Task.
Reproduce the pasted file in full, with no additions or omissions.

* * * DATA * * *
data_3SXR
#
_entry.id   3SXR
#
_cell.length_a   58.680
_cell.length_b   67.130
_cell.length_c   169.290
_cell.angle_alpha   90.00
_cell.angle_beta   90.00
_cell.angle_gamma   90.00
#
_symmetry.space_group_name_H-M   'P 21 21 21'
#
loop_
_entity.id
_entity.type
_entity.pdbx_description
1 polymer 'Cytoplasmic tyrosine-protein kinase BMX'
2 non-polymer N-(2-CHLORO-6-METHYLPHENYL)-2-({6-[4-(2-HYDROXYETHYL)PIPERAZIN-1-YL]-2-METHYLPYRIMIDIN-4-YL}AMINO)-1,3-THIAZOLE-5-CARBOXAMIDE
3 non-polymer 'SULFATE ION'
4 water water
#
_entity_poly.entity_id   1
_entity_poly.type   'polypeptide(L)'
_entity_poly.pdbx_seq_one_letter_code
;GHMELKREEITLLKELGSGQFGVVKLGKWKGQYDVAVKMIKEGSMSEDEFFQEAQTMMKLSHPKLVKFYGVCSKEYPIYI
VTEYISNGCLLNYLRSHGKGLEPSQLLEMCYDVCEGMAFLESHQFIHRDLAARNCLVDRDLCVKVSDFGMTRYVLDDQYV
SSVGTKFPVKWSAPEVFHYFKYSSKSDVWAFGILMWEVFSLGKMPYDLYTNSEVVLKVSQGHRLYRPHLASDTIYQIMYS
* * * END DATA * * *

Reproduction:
data_3SXR
#
_entry.id   3SXR
#
_cell.length_a   58.680
_cell.length_b   67.130
_cell.length_c   169.290
_cell.angle_alpha   90.00
_cell.angle_beta   90.00
_cell.angle_gamma   90.00
#
_symmetry.space_group_name_H-M   'P 21 21 21'
#
loop_
_entity.id
_entity.type
_entity.pdbx_description
1 polymer 'Cytoplasmic tyrosine-protein kinase BMX'
2 non-polymer N-(2-CHLORO-6-METHYLPHENYL)-2-({6-[4-(2-HYDROXYETHYL)PIPERAZIN-1-YL]-2-METHYLPYRIMIDIN-4-YL}AMINO)-1,3-THIAZOLE-5-CARBOXAMIDE
3 non-polymer 'SULFATE ION'
4 water water
#
_entity_poly.entity_id   1
_entity_poly.type   'polypeptide(L)'
_entity_poly.pdbx_seq_one_letter_code
;GHMELKREEITLLKELGSGQFGVVKLGKWKGQYDVAVKMIKEGSMSEDEFFQEAQTMMKLSHPKLVKFYGVCSKEYPIYI
VTEYISNGCLLNYLRSHGKGLEPSQLLEMCYDVCEGMAFLESHQFIHRDLAARNCLVDRDLCVKVSDFGMTRYVLDDQYV
SSVGTKFPVKWSAPEVFHYFKYSSKSDVWAFGILMWEVFSLGKMPYDLYTNSEVVLKVSQGHRLYRPHLASDTIYQIMYS